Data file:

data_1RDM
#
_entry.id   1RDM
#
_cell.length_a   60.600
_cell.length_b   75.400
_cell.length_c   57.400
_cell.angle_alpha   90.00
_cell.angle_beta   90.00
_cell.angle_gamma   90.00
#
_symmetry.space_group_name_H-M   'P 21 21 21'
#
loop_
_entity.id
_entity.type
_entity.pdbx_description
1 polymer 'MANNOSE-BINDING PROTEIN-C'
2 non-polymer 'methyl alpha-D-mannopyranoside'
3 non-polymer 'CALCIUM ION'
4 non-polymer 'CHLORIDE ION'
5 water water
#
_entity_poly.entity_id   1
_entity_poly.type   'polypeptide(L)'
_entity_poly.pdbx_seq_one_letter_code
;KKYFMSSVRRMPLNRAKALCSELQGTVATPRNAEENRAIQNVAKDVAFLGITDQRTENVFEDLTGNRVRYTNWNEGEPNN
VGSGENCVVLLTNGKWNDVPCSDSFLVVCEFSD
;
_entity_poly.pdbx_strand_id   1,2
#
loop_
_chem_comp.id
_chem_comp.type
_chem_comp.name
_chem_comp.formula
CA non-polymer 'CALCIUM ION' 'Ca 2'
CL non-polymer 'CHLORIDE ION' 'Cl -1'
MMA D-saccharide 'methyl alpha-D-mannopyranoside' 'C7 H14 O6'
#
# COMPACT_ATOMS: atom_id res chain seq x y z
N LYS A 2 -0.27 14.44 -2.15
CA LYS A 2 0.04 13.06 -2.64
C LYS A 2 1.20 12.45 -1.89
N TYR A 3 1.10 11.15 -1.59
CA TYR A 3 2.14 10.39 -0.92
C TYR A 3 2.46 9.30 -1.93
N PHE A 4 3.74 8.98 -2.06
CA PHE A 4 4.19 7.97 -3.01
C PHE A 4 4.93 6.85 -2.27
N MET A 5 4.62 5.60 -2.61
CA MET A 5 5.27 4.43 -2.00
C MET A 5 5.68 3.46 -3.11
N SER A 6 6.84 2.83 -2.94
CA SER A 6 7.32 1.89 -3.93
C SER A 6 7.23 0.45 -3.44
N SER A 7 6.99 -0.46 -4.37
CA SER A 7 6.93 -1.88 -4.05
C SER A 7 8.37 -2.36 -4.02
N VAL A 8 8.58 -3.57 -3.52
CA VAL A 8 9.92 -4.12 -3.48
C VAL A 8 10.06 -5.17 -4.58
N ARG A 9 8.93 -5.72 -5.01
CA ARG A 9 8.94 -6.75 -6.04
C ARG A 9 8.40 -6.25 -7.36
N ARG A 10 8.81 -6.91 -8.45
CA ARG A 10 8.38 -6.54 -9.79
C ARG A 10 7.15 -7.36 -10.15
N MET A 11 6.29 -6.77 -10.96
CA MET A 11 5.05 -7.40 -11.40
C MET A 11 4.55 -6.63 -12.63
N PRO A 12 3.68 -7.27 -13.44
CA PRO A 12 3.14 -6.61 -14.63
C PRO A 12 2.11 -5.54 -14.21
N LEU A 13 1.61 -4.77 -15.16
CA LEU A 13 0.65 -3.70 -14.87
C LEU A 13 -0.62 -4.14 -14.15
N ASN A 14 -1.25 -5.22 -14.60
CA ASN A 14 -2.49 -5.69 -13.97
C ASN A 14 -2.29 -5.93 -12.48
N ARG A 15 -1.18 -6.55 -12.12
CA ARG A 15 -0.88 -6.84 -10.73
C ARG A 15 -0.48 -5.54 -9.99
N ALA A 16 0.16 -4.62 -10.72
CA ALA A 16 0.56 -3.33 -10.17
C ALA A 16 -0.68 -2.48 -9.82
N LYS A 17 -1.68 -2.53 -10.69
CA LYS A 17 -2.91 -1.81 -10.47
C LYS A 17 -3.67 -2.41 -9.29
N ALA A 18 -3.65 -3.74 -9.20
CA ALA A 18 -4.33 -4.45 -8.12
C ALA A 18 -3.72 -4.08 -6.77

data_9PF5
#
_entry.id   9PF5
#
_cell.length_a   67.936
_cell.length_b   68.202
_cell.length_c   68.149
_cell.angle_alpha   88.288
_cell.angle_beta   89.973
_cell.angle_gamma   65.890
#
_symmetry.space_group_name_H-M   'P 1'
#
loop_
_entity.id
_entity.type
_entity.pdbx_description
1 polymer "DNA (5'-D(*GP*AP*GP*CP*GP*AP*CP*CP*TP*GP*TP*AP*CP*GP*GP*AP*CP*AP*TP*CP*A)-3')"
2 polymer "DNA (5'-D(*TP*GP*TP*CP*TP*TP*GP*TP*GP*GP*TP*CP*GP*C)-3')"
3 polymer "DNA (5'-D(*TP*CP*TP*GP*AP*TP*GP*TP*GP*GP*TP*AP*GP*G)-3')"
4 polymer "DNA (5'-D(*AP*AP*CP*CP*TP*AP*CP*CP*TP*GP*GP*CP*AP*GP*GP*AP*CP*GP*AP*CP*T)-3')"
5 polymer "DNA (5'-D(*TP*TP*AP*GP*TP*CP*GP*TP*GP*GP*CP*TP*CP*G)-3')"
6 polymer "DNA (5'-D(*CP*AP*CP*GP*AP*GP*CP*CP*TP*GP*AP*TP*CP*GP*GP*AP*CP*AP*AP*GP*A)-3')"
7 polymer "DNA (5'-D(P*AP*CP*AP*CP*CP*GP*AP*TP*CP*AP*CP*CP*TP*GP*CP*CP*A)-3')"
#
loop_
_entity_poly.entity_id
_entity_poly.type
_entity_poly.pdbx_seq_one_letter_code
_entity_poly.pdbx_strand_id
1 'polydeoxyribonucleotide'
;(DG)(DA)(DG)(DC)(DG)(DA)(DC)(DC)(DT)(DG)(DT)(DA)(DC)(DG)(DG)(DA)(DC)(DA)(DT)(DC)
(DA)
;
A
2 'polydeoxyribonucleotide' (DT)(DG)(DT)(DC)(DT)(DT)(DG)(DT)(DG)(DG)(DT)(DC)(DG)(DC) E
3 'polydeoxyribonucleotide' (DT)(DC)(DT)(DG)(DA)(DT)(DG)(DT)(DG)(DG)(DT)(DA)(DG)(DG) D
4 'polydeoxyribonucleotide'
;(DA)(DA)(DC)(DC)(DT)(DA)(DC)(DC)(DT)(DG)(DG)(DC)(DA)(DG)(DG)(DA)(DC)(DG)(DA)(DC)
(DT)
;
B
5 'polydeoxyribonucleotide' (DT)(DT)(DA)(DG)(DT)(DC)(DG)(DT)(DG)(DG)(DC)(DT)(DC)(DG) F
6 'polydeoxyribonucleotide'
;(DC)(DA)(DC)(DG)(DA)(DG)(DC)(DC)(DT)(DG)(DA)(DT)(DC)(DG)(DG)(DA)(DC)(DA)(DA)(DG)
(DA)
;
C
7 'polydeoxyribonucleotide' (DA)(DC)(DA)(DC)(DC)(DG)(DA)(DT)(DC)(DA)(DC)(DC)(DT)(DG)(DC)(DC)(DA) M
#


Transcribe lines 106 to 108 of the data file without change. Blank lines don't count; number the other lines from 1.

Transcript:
loop_
_entity.id
_entity.type